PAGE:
What I want you to do this weekend, and I am speaking here to all of you reading the Newsletter this week, whether you are still a student or whether you are a parent or grandparent, is to join Lukas in describing  the weather that is right outside your door. I want you to do it this weekend. The challenge is to make something of whatever the day is like when you start writing.

If you are together (kids and grownups) then do this together.  When you read Lukas’ complete text you will see that he is clearly thinking deeply about how to say what he wants to say. You can see he worked hard to express the full depth and complexity of his experience. If you feel you are struggling to say what you want to say, then that is good.

On your first couple of drafts please let yourself go. Don’t censor what you are writing. Don’t edit yourself. The first words that you write to describe the day may not turn out to be the best words to use. That doesn’t matter. Get the ideas down, make a word sketch, and then later, perfect it.

If you end up really liking what you have written, and if you think that you make your readers feel and see the moment of the day you are describing (and you are 13 or under), then please submit it to Stone Soup. You may also send what you have written to me just by replying to the Newsletter. And if you are a kid and actually managed to get an adult to write along with you, then email your joint pieces to me as well.

One of our advisors once suggested that we publish work by parents and grandparents, so lets see what comes of this idea. Once I have a few paired works by kids and adults, I’ll have a better idea of what to do with them. And, if you are an adult Newsletter reader but without kids to work with–well, take up the challenge, anyway. What do you see out the window?

Until next week,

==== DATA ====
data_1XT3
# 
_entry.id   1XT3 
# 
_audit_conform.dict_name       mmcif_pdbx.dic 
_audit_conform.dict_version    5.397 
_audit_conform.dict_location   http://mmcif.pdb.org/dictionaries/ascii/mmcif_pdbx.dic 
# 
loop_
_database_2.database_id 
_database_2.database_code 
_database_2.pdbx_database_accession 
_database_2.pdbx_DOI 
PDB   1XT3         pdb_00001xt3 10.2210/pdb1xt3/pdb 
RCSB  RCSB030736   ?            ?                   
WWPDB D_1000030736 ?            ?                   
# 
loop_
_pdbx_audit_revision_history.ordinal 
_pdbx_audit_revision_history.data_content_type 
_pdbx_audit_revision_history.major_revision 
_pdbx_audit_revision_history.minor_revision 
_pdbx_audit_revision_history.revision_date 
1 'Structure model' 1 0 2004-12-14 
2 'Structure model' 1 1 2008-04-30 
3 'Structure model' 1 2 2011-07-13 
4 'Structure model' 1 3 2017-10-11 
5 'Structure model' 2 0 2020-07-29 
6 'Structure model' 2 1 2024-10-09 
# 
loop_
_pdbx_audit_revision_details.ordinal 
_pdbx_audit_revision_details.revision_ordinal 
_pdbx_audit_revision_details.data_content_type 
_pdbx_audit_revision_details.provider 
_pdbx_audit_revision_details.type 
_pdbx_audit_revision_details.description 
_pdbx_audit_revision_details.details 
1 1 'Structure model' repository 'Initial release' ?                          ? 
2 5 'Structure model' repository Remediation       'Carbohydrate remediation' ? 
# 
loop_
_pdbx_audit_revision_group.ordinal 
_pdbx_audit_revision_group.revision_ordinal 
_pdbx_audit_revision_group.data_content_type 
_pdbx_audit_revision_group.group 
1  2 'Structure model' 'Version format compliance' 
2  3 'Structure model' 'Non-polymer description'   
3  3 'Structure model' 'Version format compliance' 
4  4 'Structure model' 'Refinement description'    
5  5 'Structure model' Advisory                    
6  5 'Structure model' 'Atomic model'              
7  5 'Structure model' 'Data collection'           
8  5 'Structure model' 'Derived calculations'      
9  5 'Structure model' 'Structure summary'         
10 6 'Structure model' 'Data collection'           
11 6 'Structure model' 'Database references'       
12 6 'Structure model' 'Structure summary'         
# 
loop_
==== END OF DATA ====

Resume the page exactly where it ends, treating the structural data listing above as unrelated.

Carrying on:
William

Submit your writing, art, and music to Stone Soup

 

Book Reviews

It seems like a long time since we sent out all those free copies of books we acquired last November for our readers to review. Our reviewers have done their part (reading and reviewing) and have been waiting very patiently for us to get their work published on our website. Thank you, reviewers, and sorry we have been so slow! It has been a little bit more complicated than we hoped, but we are almost ready to launch a fabulous new book-related zone on our website. Meanwhile, we will be posting the latest reviews on our blog, so do look there for some great book discussions led by the latest reviews from our Young Reviewers.

 

Email login and web-form work

We are working with the developers of the order and login pages to bring them to a more sophisticated level of functionality. I will be going to Philadelphia a few days after returning from Taiwan to work with the programmers at ICN, our fulfillment house, to bring the pages to the next level. For those of you (which included me) who were having trouble logging in to the website, you can now login just with your email address. Although at this stage the sign in page looks the same, you no longer have to also include your name. We hope this helps a bit, and look forward to making further improvements to our subscribers’ experience of our site over the coming weeks and months.

 

Subscribe to Stone Soup

 

From Stone Soup
May/June 2000

Hawaiian Hurricane

Author & Illustrator Nina Painter, 12

INTRODUCTION

I love the beach. It’s my home, and I’m proud of it. I love to run on the beach and then dive into the sand and feel the warmth soothe my body. I love to feel the waves ripple on my toes.

This is my home, Maui, Hawaii. Sure, it’s a big tourist place, but I don’t care.

I also love the animals. There’s so many dolphins, whales, birds and fish, nobody could be happier.

That’s why I never wanted to leave.

CHAPTER ONE: THE MIRACLE

Whoosh! The waves splashed against my boat. I laughed as my hair flew all around my face. It was one of those nice, hot summer days. There was a strong breeze, so it was perfect weather for sailing. The air smelled like plumeria flowers.